A policy regulating the use of electric scooters is expected to be in place in a month’s time, Transport Minister Ian Borg said on Friday. 

E-scooter use has mushroomed in recent months, particularly around the Sliema and St Julian’s areas, where numerous gaming companies are located. 

The lack of regulations in place has seen many scooter users taking to the roads without a helmet, whilst others can be spotted slaloming between people on the pavement. 

Video: Jonathan Borg

Asked if any regulations were in the pipeline, Dr Borg confirmed that Transport Malta is working on a policy. 

Dr Borg acknowledged that the lack of regulations could pose a safety concern.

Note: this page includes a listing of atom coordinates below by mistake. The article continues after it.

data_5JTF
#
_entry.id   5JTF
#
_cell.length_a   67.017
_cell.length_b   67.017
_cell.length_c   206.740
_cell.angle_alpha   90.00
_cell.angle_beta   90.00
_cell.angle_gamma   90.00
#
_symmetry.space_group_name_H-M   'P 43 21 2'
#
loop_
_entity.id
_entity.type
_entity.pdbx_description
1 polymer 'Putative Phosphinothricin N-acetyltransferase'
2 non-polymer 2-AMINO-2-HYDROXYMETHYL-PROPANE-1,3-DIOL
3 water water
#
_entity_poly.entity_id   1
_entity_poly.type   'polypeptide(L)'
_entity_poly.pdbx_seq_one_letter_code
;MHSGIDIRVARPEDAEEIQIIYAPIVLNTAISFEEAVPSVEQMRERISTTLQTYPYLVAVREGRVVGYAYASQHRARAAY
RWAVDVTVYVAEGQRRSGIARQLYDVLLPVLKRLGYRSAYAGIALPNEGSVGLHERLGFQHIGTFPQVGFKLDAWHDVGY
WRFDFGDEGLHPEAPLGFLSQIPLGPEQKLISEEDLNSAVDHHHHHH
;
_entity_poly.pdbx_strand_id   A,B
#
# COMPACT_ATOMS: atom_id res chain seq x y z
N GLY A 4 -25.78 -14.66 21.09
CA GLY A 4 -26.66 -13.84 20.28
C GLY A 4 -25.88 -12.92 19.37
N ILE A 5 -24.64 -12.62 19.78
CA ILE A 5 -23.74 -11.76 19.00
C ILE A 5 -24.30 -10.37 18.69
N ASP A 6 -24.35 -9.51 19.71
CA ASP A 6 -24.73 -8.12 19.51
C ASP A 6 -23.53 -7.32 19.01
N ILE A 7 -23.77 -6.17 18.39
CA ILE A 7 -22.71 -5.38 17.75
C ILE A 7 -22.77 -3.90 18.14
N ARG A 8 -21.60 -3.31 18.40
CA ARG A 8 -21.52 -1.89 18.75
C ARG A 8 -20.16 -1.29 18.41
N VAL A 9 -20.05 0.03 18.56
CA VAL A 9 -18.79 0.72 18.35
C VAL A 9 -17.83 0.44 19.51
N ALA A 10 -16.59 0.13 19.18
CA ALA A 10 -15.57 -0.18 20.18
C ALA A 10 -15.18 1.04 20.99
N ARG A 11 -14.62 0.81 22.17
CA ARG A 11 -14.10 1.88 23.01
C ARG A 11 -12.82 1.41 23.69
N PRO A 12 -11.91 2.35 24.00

He noted the uptake in use of e-scooters had been particularly popular among youngsters. 

The minister said the government was not seeking to put a halt to their use. 

Dr Borg said a serious regulatory framework would help ensure the safety of those using e-scooters, as well as the people around them. 

He said the new regulations would be opened for public consultation next week and within a month’s time, a policy regulating their use would be put in place.

Insurers warned last month that e-scooters are not legal for public use on the roads unless they are registered and insured. 

The models vary in size and weight but they can usually do around 20km on one charge. Weighing between 7kg and 10kg, they can be carried up the stairs or in a lift, for charging at home.

One popular taxi app has recently branched out into scooter rentals. 

The app warns users to obey all relevant traffic laws when using their scooter. 

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